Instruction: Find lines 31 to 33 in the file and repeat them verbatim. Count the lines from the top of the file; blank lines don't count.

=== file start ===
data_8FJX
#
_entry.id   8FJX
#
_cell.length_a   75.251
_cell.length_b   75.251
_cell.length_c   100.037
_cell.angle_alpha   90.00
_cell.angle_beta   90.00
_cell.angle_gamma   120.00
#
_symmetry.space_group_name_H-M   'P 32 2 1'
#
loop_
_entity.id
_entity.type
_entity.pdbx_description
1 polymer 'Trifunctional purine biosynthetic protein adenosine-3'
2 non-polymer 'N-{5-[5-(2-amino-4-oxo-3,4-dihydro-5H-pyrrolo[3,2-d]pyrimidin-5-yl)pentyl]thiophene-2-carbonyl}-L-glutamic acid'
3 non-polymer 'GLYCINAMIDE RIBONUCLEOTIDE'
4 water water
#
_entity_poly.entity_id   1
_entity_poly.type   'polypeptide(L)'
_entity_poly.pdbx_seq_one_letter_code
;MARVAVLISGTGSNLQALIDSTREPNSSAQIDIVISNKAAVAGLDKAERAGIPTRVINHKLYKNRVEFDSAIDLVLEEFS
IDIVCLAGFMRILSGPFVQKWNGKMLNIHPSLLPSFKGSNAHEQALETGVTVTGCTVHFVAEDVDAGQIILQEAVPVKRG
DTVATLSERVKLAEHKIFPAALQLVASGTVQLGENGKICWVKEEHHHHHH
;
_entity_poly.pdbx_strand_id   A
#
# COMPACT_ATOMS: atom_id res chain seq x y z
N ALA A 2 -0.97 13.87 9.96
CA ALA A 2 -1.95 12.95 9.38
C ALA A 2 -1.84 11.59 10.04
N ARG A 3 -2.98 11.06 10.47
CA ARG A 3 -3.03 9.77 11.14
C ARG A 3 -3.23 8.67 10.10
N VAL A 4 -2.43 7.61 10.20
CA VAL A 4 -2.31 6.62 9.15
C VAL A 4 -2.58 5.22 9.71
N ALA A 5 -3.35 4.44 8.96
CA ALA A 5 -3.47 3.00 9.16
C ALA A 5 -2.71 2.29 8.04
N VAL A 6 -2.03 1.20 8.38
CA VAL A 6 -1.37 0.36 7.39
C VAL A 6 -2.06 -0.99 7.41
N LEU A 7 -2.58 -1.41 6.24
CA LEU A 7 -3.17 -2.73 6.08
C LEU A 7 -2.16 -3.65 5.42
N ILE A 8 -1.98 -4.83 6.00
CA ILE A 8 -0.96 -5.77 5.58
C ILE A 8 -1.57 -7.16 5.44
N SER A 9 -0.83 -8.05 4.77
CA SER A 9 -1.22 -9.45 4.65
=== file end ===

#
# COMPACT_ATOMS: atom_id res chain seq x y z
N ALA A 2 -0.97 13.87 9.96